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Julia

review by Zach B.

 

 

MPAA Rating: R (For Pervasive Language, Some Violent Content and Brief Nudity)

Running Time: 144 Minutes

Starring: Tilda Swinton, Saul Rubinek, Kate Del Castillo, Aidan Gould, Jude Ciccolella, Bruno Bichir, Horacio Garcia Rojas 

Written by: Aude Py & Erick Zonca
Adapated by: Roger Bohbot & Michael Collins

Directed by: Erick Zonca

 

Studio: Magnolia

Retail Price: $29.99

Features: Deleted Scenes, Theatrical Trailer

Specs: 2.35:1 Anamorphic Widescreen, English Dolby Digital 5.1, English Dolby Surround, Spanish Subtitles, English Closed Captions, Scene Selection (20 Scenes)

Released: August 18th, 2009


 

 

"Julia" features a superb transfer that doesn't muddy-up its filtered look, but seems to enhance it. Presented in 2.35:1 anamorphic widescreen, the image quality on this DVD — save for some darkly-lit scenes — is remarkably sharp and clean. The detail level is quite staggering: there's a lot you can see in many of the scenes, be it individual features on Julia's dresser or blades of grass outside. Color saturation is also excellent: everything on screen is seeing imbued with eye-popping hues that never bleed, and help give the film a real polished, life-like look. Fleshtones are also astounding, just in how well-honed and accurate they are. On the downside, the film is a little grainy at points, and there is a little shimmering and some edge halos to be had. Still, it's nothing ever too distracting. This is easily one of the best live action transfers I've seen on DVD in quite awhile.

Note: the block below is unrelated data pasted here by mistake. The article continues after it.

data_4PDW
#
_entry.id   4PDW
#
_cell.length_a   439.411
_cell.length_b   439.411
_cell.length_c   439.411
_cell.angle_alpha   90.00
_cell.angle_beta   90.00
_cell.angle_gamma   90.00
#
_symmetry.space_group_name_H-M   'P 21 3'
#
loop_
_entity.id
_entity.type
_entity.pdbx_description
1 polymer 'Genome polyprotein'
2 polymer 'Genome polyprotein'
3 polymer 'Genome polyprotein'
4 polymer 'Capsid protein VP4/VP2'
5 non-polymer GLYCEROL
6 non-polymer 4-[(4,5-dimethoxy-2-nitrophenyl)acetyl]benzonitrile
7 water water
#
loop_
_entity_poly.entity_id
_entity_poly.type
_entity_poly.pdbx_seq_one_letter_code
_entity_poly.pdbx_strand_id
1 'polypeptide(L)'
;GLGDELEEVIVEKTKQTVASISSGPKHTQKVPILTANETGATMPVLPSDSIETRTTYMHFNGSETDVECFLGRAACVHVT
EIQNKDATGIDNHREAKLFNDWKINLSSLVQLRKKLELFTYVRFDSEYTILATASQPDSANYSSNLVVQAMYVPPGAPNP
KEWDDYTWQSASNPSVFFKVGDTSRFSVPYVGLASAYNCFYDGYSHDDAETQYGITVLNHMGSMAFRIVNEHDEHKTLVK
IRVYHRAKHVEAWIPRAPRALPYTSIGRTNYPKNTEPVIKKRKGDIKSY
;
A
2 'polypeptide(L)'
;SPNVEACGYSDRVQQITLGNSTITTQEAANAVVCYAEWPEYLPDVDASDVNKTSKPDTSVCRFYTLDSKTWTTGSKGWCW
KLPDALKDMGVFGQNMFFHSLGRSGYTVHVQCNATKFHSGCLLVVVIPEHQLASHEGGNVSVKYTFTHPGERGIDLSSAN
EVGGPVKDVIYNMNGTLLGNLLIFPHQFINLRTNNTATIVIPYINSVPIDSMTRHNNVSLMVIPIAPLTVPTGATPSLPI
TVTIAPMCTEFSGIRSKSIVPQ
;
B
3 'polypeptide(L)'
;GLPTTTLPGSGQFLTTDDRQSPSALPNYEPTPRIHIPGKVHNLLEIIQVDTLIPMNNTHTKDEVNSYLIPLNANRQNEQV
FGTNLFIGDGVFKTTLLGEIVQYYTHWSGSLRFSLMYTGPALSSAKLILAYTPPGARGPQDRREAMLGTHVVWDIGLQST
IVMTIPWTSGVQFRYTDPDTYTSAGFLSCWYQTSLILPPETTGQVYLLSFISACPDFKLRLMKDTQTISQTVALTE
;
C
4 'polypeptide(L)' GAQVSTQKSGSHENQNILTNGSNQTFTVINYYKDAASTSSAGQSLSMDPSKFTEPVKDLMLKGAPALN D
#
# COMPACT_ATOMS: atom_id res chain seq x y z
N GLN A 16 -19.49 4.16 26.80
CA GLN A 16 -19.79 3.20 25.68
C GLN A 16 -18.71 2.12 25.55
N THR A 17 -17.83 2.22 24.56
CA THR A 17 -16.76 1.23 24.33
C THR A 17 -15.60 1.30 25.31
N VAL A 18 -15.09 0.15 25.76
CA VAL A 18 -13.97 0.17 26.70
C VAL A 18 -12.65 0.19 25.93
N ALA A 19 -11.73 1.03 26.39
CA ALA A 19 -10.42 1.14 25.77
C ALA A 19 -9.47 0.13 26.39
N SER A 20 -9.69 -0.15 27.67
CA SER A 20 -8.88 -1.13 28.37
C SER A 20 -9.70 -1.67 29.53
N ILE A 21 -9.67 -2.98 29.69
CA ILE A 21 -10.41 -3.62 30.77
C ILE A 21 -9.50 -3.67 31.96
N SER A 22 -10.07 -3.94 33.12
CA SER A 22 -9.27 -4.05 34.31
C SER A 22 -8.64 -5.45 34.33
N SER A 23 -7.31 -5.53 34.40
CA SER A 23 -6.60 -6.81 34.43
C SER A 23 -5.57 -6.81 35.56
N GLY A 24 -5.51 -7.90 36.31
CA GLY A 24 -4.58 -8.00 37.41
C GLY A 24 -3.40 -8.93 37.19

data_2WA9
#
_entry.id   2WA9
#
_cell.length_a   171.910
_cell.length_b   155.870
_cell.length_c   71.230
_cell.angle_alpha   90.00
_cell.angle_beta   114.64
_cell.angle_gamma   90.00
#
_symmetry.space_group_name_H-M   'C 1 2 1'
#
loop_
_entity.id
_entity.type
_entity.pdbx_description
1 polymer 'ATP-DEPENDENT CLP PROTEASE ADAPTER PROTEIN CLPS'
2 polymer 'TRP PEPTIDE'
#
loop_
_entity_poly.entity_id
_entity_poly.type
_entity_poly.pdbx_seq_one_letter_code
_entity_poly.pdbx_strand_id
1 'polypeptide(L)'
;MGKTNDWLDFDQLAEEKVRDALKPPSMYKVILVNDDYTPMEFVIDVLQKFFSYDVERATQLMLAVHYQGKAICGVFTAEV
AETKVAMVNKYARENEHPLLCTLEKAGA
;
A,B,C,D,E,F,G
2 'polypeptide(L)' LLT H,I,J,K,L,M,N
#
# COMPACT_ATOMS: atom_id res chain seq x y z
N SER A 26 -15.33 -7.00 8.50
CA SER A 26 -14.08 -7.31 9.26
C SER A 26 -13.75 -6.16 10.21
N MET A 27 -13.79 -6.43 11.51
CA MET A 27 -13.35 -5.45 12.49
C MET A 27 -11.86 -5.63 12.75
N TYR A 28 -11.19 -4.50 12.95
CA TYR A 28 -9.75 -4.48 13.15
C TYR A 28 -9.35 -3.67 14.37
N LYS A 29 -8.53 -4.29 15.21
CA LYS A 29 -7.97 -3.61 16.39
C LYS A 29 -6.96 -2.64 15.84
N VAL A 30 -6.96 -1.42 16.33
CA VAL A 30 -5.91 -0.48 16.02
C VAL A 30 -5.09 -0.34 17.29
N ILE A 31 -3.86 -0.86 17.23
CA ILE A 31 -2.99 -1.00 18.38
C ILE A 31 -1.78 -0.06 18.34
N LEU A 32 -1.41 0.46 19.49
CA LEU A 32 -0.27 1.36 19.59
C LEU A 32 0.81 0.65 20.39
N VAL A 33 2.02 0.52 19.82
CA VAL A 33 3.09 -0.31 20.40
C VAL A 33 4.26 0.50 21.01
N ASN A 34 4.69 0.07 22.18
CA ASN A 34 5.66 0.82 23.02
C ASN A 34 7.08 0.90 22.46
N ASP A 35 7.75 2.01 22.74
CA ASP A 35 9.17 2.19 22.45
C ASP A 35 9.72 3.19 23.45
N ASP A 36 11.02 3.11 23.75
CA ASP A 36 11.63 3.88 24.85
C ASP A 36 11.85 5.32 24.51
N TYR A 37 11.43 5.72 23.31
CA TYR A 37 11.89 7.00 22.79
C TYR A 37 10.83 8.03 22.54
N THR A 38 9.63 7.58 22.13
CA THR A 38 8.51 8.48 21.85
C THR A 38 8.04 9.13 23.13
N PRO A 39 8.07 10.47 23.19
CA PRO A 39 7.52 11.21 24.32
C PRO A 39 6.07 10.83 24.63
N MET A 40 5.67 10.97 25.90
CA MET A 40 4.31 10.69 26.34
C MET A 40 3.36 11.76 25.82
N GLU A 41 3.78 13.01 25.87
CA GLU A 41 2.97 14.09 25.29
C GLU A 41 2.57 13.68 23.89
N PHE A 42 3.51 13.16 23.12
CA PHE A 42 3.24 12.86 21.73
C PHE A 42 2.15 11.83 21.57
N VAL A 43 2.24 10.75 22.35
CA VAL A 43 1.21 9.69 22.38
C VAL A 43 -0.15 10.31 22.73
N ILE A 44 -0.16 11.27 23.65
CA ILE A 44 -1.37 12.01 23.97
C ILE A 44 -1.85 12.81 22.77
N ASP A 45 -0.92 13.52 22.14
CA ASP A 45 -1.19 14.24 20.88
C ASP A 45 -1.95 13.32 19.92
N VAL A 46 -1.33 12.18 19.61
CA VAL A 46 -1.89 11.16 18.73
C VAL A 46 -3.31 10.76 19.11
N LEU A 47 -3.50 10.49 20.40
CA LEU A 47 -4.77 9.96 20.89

The English Dolby Digital 5.1 track is quite lively, and has plenty of "pop" to it.  Dialogue is always crisp and easy to hear, while the music is mixed strongly through all the channels. Scenes that feature crowds, be it the streets of Tijuana or clubs where Julia is down drinks, come to full life — it's hard not to feel that you're among the characters. There are some discrete surrounds, especially in the more violent moments of the movie, but even the more front-centric ones get the job done. Car doors slamming, trunks opening, items getting rustled, footsteps and other small noises tend to make a big impact as well. Fidelity is high, subwoofer use is rather solid and overall dynamic range is kicked up rather well. This is a pretty gripping and engaging mix that lives up to the story's hard edges.

A Dolby Surround track in English is also on the disc. Spanish subtitles are included, as well as English closed captions through your television.
 




As if the film was not long enough, the DVD features an additional 26 minutes of Deleted Scenes in low-grade non-anamorphic widescreen. There's no content given for these cuts, and truthfully, I just skimmed through them. But for those who want more details in the movie, you may want to sit through these.

There's also the Theatrical Trailer in anamorphic widescreen.
 

Though Tilda Swinton gives a gripping performance, "Julia" can be a tough watch. And at nearly two-and-a-half hours, it's a bit too long. For a DVD though, "Julia" is pretty good. Loads of deleted scenes are the only real extra, but the film's 5.1 mix is engrossing and the tranfer is pretty eye-popping. Maybe not a purchase, but for those looking for a harrowing and dark tale one night may want to give this a rental.